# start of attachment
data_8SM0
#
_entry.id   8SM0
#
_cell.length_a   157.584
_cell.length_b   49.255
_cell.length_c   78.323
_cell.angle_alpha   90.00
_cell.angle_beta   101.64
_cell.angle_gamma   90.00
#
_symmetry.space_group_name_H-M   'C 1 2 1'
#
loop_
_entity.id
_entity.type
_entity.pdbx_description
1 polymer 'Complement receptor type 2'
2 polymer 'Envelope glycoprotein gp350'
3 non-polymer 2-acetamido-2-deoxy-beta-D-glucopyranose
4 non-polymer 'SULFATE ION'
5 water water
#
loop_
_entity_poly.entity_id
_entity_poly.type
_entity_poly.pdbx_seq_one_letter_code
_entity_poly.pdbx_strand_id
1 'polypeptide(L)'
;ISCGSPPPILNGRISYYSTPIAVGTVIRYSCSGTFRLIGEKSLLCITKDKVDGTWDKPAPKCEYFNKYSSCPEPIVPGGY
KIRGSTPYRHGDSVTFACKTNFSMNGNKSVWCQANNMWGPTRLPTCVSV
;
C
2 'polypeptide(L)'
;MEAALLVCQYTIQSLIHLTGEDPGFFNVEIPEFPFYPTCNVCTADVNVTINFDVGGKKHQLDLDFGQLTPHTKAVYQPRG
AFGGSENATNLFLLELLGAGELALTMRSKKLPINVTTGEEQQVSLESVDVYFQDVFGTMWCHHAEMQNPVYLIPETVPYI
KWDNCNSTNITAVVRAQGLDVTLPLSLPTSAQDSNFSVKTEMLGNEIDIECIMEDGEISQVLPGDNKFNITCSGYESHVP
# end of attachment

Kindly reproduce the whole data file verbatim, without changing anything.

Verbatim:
data_8SM0
#
_entry.id   8SM0
#
_cell.length_a   157.584
_cell.length_b   49.255
_cell.length_c   78.323
_cell.angle_alpha   90.00
_cell.angle_beta   101.64
_cell.angle_gamma   90.00
#
_symmetry.space_group_name_H-M   'C 1 2 1'
#
loop_
_entity.id
_entity.type
_entity.pdbx_description
1 polymer 'Complement receptor type 2'
2 polymer 'Envelope glycoprotein gp350'
3 non-polymer 2-acetamido-2-deoxy-beta-D-glucopyranose
4 non-polymer 'SULFATE ION'
5 water water
#
loop_
_entity_poly.entity_id
_entity_poly.type
_entity_poly.pdbx_seq_one_letter_code
_entity_poly.pdbx_strand_id
1 'polypeptide(L)'
;ISCGSPPPILNGRISYYSTPIAVGTVIRYSCSGTFRLIGEKSLLCITKDKVDGTWDKPAPKCEYFNKYSSCPEPIVPGGY
KIRGSTPYRHGDSVTFACKTNFSMNGNKSVWCQANNMWGPTRLPTCVSV
;
C
2 'polypeptide(L)'
;MEAALLVCQYTIQSLIHLTGEDPGFFNVEIPEFPFYPTCNVCTADVNVTINFDVGGKKHQLDLDFGQLTPHTKAVYQPRG
AFGGSENATNLFLLELLGAGELALTMRSKKLPINVTTGEEQQVSLESVDVYFQDVFGTMWCHHAEMQNPVYLIPETVPYI
KWDNCNSTNITAVVRAQGLDVTLPLSLPTSAQDSNFSVKTEMLGNEIDIECIMEDGEISQVLPGDNKFNITCSGYESHVP